The first few days, as I've said, we focused on breathing and I nearly lost my mind. Not actually, but a lot of effort went into keeping myself seated, not running off to go to the bathroom or looking for some other escape.

We woke up at 4 each morning, so one method of escape was to fall asleep. When I found out we could meditate in our own rooms for some of the sessions, I started going there to get away from the gurgling stomachs, heavy, phlegmy breathing, and everyone's shifting legs and arms. There was no other place to sit in our room than the bed, and I quickly found myself crawling into my sleeping bag to catch up on the sleep I thought I needed.

Another avenue of escape were the meals. I was happy to find on the first full day that we had one spectacular escape for breakfast: peanut butter and jelly sandwiches! This was completely unexpected and I reveled in at least one sandwich each morning with a tall glass of rice milk. The breakfasts were the most relaxing part of the day somehow: though we were expected to use our time while eating to meditate as well, I threw that pretty much out the window. For me it was the time to do something and to think. It was a relief when the rest of the retreat was entirely devoted to doing your best to turn off thought; here I could slip back into that ol' habit, indulging my ego and its many prejudices.

There was one other activity in the "downtime" between meditation sessions. There was a beautiful desert out there in Twentynine Palms, and the grounds included a pleasant walking course complete with landscaped native cacti and stone. I think I discovered this on the second day, and I bundled up and did a few turns on the track. It was the only place other than the dark meditation hall that we men could see the women taking the course. Though they were very far away, their pink jackets and long hair encouraged a dip into uncomfortable memories of longing and rejection. Just as in everyday life these reveries weren't completely unwelcome, but it stirred up unhealthy energy. During these walks I also enjoyed the snow-tipped heights of the San Bernadino Mountains to the west, but with more melancholy appreciation than dark reaction.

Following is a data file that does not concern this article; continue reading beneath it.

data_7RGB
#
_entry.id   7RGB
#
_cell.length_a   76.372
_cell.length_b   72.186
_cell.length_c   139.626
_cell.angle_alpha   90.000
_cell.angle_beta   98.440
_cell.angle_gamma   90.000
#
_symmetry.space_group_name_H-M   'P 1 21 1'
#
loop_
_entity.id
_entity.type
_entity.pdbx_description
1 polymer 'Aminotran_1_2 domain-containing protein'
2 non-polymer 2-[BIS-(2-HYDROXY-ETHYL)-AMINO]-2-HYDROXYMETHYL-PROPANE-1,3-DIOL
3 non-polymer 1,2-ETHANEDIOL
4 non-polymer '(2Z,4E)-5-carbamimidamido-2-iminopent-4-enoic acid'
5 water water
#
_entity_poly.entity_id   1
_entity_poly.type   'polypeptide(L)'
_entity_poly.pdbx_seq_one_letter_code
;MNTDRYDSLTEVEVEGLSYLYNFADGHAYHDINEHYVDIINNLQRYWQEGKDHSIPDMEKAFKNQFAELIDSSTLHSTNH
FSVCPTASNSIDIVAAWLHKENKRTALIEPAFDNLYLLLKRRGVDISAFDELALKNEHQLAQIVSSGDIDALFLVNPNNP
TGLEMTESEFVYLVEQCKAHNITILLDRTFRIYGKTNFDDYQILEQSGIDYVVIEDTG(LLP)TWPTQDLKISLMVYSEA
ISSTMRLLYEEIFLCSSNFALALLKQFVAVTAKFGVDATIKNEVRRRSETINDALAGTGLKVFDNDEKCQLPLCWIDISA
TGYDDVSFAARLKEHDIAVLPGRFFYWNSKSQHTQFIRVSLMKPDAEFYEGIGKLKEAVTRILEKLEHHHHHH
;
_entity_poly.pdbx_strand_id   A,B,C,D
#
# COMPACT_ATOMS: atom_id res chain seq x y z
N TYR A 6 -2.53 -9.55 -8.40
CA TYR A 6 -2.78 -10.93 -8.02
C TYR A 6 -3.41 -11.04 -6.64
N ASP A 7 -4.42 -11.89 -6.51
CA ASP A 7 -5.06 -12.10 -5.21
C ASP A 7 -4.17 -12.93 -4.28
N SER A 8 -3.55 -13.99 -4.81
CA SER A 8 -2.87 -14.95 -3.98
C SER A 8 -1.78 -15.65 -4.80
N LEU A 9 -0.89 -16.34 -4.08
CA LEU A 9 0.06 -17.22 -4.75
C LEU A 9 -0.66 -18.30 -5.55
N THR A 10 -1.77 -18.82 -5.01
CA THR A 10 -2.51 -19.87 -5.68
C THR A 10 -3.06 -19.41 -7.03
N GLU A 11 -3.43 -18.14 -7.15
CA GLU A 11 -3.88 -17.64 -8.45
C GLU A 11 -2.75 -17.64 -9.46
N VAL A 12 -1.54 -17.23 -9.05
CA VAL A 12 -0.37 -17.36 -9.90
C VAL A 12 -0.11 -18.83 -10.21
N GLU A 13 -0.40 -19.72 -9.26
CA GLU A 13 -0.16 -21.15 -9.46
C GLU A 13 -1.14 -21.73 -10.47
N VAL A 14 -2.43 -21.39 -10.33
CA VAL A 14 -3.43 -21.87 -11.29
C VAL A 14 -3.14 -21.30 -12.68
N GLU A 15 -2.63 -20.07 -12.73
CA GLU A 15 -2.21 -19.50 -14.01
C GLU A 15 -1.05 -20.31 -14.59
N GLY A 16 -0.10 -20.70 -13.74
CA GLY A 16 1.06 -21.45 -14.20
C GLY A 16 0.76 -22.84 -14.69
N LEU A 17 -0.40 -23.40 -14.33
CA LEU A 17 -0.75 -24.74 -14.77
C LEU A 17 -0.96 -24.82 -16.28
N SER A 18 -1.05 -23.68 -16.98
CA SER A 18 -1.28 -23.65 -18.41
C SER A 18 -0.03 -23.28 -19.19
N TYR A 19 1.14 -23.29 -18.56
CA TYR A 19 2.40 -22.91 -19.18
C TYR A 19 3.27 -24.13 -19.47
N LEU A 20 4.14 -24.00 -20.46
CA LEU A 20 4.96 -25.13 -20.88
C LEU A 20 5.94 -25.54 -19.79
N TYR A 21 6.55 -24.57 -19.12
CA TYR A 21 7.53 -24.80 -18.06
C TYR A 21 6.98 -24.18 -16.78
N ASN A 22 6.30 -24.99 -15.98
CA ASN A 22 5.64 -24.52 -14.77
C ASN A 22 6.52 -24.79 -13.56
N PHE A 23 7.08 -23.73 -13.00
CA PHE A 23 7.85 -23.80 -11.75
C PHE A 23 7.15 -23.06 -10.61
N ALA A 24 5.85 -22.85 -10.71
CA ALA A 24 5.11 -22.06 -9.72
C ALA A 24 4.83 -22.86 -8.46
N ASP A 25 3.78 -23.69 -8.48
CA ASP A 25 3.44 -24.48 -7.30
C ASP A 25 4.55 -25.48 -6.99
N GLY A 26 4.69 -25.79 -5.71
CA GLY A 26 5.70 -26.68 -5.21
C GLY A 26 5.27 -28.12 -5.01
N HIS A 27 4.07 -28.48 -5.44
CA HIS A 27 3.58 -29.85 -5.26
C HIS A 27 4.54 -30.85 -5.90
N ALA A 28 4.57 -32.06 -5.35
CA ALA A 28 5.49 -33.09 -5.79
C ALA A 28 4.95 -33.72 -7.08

But of course the real work of the retreat was done in the meditation hall, and there I faced one of the most important experiences of my life, though the memory is faint now: the dissolution of pain.

The first few days, we focused on the breath during meditation, then moved to experiencing the feelings caused by the breath in our nose, then to feeling the sensations of breath on the upper lip. At last Goenka introduced vipassana and the real fun began. We were prepared that evening for the next day, and Goenka warned us that from the next day on we would be asked to sit without moving for the whole hour during certain scheduled sessions.

Up to this point I was doing my best to keep in position, without moving, but I didn't push my limits. In fact, I found myself in a lot of pain even for the short periods I did manage to sit still. My spine was out of whack near the bottom, and I spent a good deal of my time focused not on my breath but on the pain and pressure this caused as I tried to sit up straight. I did push through, though, and my spine began to adjust. By the time Goenka introduced this latest requirement, I had popped and twisted the thing into a fair semblance of straightness. This may have helped my pivotal realization later, but it was not the only thing. Still, even though I was doing better, my experience with pain to that point made me feel that maybe I just wouldn't be able to meditate for long; maybe I was broken somehow.

I decided to go ahead and give the one hour meditation a try that first night. I was determined; at this point I was beginning to really get deep into meditation, and I was amazed and inspired by the old students who sat for hours with their eyes closed, unperturbed, without moving. Ha, thinking of it now, I wasn't so much interested in being better able to meditate—though I was certainly frustrated that I couldn't get very deep before my legs itched to move—it was more a competitive desire to be as good as the old students. Kind of sad.